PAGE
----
Next, the driver sets up a slot time register. I already knew that slot time is the time it takes for the signal to travel the distance between two nodes, but I didn't expect to have control over it. The driver uses some pseudo-random number generator to set this value. I thought slot time had to be considered only in half-duplex modes but some constant names (NVREG_SLOTTIME_10_100_FULL) have me thinking otherwise. I'm not too sure of the role of this slot time register.

From what I've read, .open continues with interrupt management, which I'll do tomorrow, and hopefully conclude the .open implementation with it.

Day 3 [ Wed 30 Jun 2010 ]

Git commit: 6640adc6f8dad60ff709c51039568a6000cfcc6b

I managed to get .open done today, and since .close didn't involve much, I managed to get that done too.

There wasn't much left to do. The Linux driver disabled and enabled the interrupts, but since gPXE doesn't use them in non-UNDI mode, I just left them disabled. It continues by setting multicast masks which I suspect enable the receival of all packets (earlier these masks were zeroed which I think ignored everything on the wire). A similar mask setup was done in pcnet32. The bulk of today's code was in the nv_update_linkspeed routine which treats the following cases:

  • no link
  • autonegotiation disabled and the mode is forced by the driver
  • gigabit NICs
  • there is a FIXME in the code which I am not sure what it means: “handle parallel detection properly”
  • in the end it just sets different registers according to the speeds and mode it detected, after which it starts tx and rx

The .close routine disables interrupts, stops rx and tx, and clears up the rings basically. Tomorrow I'll clear the rings and implement the nv_drain_rxtx routine. I'll also do the switch setup that Stefan suggested and see if .open and .close work :)

Day 4 [ Thu 1 Jul 2010 ]


Day 5 [ Fri 2 Jul 2010 ]

Today I started to set up the switch, which in fact is a router. Every issue mentioned in that page, I encountered it. I had to make some settings multiple times before the router saved them, plus it disconnects every now and then. I disabled its internal DHCP server, its DNS, and enabled NAT, and now the setup looks like this:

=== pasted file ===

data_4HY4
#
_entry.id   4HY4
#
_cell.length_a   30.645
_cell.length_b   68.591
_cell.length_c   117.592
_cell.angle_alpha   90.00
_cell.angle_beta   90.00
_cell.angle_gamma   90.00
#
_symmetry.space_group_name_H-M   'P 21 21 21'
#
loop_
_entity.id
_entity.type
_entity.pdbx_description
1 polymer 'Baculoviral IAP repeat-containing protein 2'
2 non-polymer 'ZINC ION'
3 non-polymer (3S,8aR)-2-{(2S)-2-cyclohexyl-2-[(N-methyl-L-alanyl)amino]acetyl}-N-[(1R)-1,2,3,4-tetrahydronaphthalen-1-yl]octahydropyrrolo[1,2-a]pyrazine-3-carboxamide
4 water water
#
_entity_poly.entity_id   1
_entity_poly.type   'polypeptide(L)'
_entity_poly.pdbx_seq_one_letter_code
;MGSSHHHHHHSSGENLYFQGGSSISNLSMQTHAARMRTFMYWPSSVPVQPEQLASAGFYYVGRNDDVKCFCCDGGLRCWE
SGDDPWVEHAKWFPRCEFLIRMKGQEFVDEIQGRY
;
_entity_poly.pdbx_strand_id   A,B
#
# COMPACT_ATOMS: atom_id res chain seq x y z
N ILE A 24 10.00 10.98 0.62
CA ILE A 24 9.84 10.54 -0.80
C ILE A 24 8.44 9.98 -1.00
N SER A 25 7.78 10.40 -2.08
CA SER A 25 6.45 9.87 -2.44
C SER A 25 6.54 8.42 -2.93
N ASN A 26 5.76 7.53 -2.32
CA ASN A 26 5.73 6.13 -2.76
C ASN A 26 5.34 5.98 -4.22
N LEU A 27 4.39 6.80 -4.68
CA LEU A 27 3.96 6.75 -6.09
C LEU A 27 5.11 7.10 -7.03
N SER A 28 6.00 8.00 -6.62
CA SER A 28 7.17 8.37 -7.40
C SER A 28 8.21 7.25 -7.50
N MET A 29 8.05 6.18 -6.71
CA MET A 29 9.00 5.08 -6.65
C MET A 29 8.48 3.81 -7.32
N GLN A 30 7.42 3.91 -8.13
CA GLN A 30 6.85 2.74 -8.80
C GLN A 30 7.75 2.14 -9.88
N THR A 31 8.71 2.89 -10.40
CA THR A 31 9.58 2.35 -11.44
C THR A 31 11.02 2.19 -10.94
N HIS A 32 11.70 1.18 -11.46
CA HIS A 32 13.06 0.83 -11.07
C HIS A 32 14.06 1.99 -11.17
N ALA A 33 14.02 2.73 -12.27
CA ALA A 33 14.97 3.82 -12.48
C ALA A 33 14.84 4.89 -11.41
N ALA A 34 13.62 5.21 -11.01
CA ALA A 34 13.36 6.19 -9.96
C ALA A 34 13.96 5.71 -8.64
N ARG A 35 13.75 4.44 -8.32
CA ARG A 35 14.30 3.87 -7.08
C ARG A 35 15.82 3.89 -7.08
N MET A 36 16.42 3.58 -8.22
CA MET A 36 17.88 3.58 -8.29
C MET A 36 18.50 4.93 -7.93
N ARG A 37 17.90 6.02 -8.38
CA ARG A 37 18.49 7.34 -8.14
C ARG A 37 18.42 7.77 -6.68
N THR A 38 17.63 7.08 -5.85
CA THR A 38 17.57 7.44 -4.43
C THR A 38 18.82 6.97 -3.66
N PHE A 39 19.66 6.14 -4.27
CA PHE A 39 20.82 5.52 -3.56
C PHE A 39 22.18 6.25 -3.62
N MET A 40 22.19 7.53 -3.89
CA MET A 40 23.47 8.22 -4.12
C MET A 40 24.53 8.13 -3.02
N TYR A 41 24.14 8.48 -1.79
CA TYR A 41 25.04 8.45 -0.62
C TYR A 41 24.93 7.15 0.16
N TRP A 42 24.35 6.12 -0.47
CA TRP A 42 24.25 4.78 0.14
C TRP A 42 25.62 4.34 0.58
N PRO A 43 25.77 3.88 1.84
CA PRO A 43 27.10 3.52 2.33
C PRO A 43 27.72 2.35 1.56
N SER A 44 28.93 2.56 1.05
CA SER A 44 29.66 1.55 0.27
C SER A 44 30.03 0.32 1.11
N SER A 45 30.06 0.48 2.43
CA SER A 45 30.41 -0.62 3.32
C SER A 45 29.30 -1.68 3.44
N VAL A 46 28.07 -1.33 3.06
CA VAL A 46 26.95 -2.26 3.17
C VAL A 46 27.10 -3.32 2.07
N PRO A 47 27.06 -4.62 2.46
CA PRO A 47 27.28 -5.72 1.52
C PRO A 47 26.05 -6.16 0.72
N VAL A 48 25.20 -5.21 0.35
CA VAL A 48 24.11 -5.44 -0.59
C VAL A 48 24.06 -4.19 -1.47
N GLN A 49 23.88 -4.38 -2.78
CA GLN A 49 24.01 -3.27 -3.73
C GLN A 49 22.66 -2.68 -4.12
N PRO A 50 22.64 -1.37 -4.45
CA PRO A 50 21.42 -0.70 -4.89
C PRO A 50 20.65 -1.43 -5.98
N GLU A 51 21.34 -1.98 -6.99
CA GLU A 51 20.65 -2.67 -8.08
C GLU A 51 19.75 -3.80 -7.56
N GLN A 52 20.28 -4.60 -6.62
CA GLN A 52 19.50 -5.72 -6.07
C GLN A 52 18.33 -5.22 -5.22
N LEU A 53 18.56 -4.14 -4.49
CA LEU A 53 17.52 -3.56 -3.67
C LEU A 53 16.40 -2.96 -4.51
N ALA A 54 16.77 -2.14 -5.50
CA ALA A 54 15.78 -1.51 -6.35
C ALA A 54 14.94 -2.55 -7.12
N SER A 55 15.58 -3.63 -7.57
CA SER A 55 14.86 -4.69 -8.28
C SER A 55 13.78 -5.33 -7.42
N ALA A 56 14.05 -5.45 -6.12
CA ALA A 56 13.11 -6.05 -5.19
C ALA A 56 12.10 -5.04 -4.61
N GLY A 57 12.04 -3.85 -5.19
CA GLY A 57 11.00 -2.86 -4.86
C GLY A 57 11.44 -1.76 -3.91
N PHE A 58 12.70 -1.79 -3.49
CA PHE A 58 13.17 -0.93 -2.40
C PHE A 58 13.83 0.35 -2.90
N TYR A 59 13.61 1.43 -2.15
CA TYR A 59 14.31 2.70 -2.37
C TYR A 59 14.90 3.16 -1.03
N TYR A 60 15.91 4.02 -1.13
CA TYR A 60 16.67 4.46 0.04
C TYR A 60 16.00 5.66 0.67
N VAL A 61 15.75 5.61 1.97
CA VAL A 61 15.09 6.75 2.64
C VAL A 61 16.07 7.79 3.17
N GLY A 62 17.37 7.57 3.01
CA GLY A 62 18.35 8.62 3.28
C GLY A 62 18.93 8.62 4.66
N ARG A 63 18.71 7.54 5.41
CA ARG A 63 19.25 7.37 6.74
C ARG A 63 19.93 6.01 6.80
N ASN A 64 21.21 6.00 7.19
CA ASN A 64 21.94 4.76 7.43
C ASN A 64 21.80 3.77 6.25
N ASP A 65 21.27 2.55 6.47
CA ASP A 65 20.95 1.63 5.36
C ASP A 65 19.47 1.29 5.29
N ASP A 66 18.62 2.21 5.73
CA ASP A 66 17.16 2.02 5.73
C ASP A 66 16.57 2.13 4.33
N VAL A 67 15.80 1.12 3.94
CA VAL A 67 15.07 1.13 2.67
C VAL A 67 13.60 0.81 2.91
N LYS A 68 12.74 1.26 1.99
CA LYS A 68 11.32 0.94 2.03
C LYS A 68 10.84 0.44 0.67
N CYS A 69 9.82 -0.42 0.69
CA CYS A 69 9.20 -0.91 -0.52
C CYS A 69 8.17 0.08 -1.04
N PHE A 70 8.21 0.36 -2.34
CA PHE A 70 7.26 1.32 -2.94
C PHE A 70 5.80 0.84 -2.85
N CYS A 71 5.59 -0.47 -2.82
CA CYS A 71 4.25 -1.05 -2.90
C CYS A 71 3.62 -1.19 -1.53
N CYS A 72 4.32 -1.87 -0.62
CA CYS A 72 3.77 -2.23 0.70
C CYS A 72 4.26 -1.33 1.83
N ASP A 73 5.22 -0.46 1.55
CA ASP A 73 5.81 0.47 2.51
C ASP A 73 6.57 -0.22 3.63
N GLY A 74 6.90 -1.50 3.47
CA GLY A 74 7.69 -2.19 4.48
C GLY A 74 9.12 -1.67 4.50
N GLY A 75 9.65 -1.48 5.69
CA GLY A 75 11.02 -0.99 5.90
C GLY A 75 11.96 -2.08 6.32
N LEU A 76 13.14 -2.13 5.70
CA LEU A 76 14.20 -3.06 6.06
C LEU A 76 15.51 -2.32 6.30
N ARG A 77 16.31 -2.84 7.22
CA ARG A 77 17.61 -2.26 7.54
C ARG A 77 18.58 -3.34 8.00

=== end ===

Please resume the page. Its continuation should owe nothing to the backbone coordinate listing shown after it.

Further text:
+             +
| DHCP server |
+             +    +--------------+
|   dev PC    |    | forcedeth PC |
+-------------+    +--------------+
       |             |
     |   |
     +                  +
     | best router ever |
     |teh internets|

After that, I installed dhcp-server3 on my dev box and set it up. This took some time and I ran into some issues because I didn't have my IP statically configured. In the end, I booted a DSL from the dev pc using the old forcedeth driver. Tomorrow, I'll configure it so it gets an image containing my forcedeth driver and finally test it.

The amount of issues with that router are staggering, and I hope now that it is stable, I can finally get some work done. I see some mentioning of low speeds when using it so I'll keep this in mind when I test the driver's speeds.

Day 6 [ Sat 3 Jul 2010 ]


Day 7 [ Sun 4 Jul 2010 ]

Finally got around to testing .open and .close and they seem to work fine. I'll only be sure of this when I implement .transmit and .poll and see if the settings made in .open are correct.

Got some nice feedback regarding the driver after the weekly meeting. The plan is to finish the driver until the end of the next week. So far so good.